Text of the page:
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The soy story: who is taking responsible action?


It’s finally BBQ season and we’ve been promised a BBQ summer, bring it on! But could your BBQ burger, chicken fillet or cheese slice be linked to deforestation and loss of vulnerable species in South America, all because of soy? Chances are, it could be…..but it doesn’t have to be this way and we can all play our part in making sure this doesn’t happen. Read on to find out more…

Could your BBQ food be linked to deforestation? © istockphoto.com / vgajicThe soy story: Could your BBQ food be linked to deforestation? © istockphoto.com / vgajic

The soy story

Soy is a highly efficient and high protein crop that is an important source of protein for much of the world’s population. While we can (and do) eat soy directly, every year three quarters of the soy produced, that’s millions of tonnes of soybeans, are fed to animals that are reared for meat and dairy products. This means that a huge proportion of the soy we eat is ‘embedded’ within much of the meat, dairy and eggs that we consume. In fact the average European eats about 61kg of soy in this way. With global consumption of animal products growing rapidly, the demand for soy is growing too and vast areas of Amazon rainforest, valuable habitats like the Cerrado (tropical savannah), the Chaco and Atlantic Forest are being cleared to make way for soy plantations.

Irresponsible production of soy is now one of the world’s most serious environmental challenges. But there is a way forward and soy buying companies play a key role.

The soy story: Soy fields in areas where forests once were ©The soy story: Soy fields in areas where forests once were ©

What is the WWF Soy Scorecard?

This week we have launched the second WWF Soy Scorecard which assesses and scores 133 of Europe’s largest soy using companies based on their use of responsible soy for animal feed or animal products. These are companies and brands that can have an influence on the way that soy is produced and can play a role in ensuring that it protects irreplaceable habitats, endangered species and respects the rights of the people in South America.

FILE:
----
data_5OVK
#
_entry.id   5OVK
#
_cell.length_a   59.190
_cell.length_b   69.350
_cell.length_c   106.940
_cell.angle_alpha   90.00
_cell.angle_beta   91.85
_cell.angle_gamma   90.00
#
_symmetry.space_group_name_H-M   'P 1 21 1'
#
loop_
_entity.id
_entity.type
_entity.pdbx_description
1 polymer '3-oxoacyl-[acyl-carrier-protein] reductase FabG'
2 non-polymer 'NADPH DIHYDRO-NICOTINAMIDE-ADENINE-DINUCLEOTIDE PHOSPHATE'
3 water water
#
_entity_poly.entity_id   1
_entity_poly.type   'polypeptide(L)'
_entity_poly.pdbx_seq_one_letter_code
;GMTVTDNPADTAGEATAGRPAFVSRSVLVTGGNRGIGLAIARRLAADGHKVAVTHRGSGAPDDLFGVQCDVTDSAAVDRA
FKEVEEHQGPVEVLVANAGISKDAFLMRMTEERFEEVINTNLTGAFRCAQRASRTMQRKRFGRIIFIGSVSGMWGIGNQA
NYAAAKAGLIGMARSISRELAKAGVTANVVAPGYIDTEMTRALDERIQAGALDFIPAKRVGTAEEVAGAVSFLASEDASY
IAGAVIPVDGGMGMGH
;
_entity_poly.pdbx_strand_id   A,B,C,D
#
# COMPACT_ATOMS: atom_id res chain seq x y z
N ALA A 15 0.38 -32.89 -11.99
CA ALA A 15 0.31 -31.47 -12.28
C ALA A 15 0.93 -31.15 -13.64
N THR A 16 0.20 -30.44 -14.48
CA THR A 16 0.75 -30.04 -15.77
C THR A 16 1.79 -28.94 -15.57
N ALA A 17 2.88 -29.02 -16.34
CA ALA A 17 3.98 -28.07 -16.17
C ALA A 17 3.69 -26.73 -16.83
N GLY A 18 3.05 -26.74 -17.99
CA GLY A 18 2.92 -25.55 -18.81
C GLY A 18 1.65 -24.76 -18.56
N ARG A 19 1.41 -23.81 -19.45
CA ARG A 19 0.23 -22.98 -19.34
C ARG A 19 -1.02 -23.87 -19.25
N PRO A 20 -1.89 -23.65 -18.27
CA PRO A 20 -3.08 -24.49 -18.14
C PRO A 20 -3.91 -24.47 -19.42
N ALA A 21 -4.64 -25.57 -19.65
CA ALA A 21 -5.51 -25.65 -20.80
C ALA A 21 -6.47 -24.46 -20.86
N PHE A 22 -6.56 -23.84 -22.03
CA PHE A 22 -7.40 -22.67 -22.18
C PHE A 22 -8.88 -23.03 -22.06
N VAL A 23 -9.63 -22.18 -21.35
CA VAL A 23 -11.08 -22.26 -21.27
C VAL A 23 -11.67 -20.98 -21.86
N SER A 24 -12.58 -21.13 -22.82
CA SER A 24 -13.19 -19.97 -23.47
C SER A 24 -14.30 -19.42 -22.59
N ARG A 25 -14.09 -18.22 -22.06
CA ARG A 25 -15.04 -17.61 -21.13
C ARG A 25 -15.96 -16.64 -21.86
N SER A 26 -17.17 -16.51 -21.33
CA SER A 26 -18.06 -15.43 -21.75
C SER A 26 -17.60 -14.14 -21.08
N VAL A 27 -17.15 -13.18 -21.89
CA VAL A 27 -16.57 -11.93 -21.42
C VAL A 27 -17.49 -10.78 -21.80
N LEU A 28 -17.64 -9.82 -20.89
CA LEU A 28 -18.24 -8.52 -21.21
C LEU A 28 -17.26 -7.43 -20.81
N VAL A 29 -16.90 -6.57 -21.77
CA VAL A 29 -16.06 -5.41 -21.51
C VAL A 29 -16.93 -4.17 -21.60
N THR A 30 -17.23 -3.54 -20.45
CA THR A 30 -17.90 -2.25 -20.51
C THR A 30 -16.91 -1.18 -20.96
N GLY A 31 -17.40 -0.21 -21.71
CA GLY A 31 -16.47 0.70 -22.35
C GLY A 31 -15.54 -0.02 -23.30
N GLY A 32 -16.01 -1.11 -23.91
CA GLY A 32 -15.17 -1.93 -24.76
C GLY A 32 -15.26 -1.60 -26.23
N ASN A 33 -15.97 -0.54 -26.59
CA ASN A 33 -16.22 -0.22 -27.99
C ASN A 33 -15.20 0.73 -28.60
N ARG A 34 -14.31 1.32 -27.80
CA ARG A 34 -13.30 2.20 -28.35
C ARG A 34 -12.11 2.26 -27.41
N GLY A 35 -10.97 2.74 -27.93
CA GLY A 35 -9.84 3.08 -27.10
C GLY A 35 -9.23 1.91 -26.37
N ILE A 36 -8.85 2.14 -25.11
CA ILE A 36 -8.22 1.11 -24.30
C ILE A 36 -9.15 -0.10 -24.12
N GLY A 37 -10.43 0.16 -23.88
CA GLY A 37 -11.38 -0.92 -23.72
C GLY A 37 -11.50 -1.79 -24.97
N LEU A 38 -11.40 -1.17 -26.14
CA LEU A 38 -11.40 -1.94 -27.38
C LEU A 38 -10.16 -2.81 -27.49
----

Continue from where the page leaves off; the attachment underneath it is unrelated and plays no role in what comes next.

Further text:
We wanted to know whether these companies were taking responsibility for the products they make and in doing so allowing us, their customers, to be confident we are buying products that don’t damage the environment. So we focused our questions to companies on:

  • Whether they are buying soy that has been produced responsibly under the Roundtable on Responsible Soy (RTRS) or ProTerra certification, the two most credible means of responsible soy production.
  • Whether they have made serious commitments to reduce and ultimately eliminate deforestation and habitat conversion from their supply chains.

So who are the good guys?

Many companies are making great progress and some of the real frontrunners are in the retail and dairy sector. Several of them are making strong commitments to eliminate deforestation and are buying their soy from RTRS or ProTerra certified producers and so supporting production of responsible soy. In particular many of the Swedish and Dutch companies are showing others that a sustainable way forward is possible. This includes companies like Coop Sweden and FrieslandCampina based in the Netherlands. In the UK, Marks and Spencer and Waitrose lead the pack, and other British retailers have a long way to catch up. We applaud the efforts of these companies and urge that they continue to carve out a sustainable path for others to follow.

And the not so good?

The results show that many companies are not yet taking responsible soy seriously and so there is a lot of room for more action. Even more shockingly, over half of the companies we surveyed did not respond at all! These ‘non-respondents’ are not being transparent about their activities on soy. Many of them are avoiding responsibility for this ‘hidden’ ingredient and with the vast areas of valuable habitat we are losing to soy production, it’s not good enough. We are asking companies like Brakes, the food service giant, Iceland, Nestle and 2 Sisters Food Group (the owner of Goodfella’s pizzas) to start being transparent about their soy use and to take action.

The soy story: The journey to responsible soy for Iceland UK © WWFThe soy story: The journey to responsible soy for Iceland UK © WWF

What can you do?

Check out and share the WWF Soy Scorecard to raise awareness of this important issue and show these companies that they it’s not acceptable to hide their soy use and not take responsibility for their actions. You can also tweet companies directly to congratulate them on their progress or more importantly ask many of them to remove irresponsible soy from their products and stop trashing valuable habitats.

Use the WWF Soy Scorecard website and show your favourite retailers and brands that you take this issue seriously and they need to too!

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